Here is one of the best discs in CPO's indispensable series devoted to the great music of the long-neglected British composer Benjamin Frankel (once described by William Mann in The Times as "our most eloquent symphonist"). These are world premiere recordings of his Violin Concerto, Viola Concerto and Serenata Concertante, this CD commemorating the 25th anniversary of his death (February 12th, 1973). I first discovered Frankel's music whilst watching a fascinating program, around 18 years ago, about obscure British composers on PBS (Public Broadcasting in the States-one of the few channels worth watching anytime of day) that I was lucky enough to stumble upon. How I wish I could recall the name of that most enlightening documentary! I would just love to own a copy.
Benjamin Frankel was Born in London to parents of Polish-Jewish origin. His apprenticeship to a watchmaker at the age of 14 lasted for only about a year when his pianistic talents attracted the attention of the American pianist Victor Benham who persuaded his parents to allow him to study music full-time. Still in his teens, Frankel began to earn his living as a jazz pianist, violinist and arranger. By the early 1930's he was in great demand as an arranger and musical director in London's West End. Eventually he became one of England's best known film music composers, writing ultimately over 100 scores.
These things, especially in the the orthodox musical climate of England, obscured the fact that he had begun a substantial output of 'serious' music. At first mainly chamber music, the first major work to bring him to wider public attention was the Violin Concerto dedicated "In memory of 'the six million'", a reference to the Jews slaughtered in the Holocaust. It was commisioned for the 1951 Festival of Britain and first performed by Max Rostal.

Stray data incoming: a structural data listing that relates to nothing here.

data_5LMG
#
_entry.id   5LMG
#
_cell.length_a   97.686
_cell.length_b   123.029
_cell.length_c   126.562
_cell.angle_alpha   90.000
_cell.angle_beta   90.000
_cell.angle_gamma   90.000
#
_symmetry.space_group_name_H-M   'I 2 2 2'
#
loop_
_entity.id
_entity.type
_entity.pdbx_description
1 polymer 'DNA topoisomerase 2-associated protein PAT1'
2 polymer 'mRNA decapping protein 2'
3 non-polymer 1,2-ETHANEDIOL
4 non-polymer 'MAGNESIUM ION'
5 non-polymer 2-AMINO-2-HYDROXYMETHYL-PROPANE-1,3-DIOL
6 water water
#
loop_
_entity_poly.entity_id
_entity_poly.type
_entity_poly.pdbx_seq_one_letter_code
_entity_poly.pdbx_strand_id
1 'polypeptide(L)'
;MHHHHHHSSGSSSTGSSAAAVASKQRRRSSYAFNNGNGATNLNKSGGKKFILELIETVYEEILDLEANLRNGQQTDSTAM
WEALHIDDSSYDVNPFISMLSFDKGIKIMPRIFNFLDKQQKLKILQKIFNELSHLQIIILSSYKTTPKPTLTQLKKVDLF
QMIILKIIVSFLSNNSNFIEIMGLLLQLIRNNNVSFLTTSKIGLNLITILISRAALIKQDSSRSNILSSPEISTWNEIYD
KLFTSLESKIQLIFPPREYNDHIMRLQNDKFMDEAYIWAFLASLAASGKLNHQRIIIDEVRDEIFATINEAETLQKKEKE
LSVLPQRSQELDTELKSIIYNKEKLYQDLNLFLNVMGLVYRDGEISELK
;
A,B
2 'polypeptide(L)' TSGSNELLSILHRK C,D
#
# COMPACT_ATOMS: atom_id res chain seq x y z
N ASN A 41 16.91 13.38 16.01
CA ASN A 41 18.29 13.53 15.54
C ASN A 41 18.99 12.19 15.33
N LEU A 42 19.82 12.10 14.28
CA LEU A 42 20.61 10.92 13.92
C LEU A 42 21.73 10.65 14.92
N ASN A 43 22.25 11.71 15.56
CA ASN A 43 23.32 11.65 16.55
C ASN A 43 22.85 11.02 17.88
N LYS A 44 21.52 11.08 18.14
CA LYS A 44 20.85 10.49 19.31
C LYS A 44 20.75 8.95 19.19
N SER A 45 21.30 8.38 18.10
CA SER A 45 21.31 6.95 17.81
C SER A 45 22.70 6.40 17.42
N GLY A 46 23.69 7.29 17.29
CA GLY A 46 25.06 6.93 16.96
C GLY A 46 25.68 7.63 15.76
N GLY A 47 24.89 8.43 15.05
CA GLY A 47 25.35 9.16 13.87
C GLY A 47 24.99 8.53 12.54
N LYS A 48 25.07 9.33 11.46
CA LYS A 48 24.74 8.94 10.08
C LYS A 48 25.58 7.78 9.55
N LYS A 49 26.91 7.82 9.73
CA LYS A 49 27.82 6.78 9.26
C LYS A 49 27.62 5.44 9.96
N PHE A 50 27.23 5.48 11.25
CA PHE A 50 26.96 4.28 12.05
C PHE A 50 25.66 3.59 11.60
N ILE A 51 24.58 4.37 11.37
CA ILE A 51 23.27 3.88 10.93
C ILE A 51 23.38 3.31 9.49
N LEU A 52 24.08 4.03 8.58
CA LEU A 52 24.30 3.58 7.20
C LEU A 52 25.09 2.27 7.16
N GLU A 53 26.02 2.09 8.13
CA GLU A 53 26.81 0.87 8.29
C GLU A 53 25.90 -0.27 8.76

During the last fifteen years of his life Frankel emerged as a leading symphonic composer, writing a cycle of eight Symphonies, other orchestral and chamber works and a three-act opera based on John Whiting's Marching Song. In this last creative period he came to his own unique view of 12-note composition that retained contact with tonality.
On his death, a twenty year long period of almost complete neglect was eventually terminated by the decision of a German record company, cpo, assisted by the Australian Broadcasting Corporation, to record his entire output. This made it possible for the BBC to make him Composer of the Week in late 1996 and for such comments as the following to appear:
"Our neglect of Benjamin Frankel is not something we can be proud of …The two symphonies in this enterprising disc are outstanding examples of his work, colourfully scored and pungently concise…"
Sunday Telegraph 5th June 1994
"His rediscovery now is as welcome as it is long overdue…"
"....worthy of a place alongside any of the acknowledged great symphonists of the 20th
century....Not to be missed." - Ateê Orga in BBC Music Magazine, June 1994.
Inscribed in memory of the Six Million (Frankel's personal comment on the atrocities of the Holocaust), Frankel's Violin Concerto is a deeply poignant work, with much lyrical power, considered by many to be his masterpiece. Lovers of the Viola will find much to cherish in the Viola
Concerto from 1967, a work that should be performed, like all of his output-with *some* frequency at the least. The same can be said of the Serenata Concertante for Piano Trio and Orchestra from 1960, a lighter piece with many sprightly passages. In all three works Frankel's Tonal/Serialist style is in glorious full bloom. My other favorites in the priceless CPO Frankel series include the complete String Quartets, a disc of works for String Orchestra and the complete Symphonies (Frankel wrote eight of them).
The extremely informative booklet notes I have included.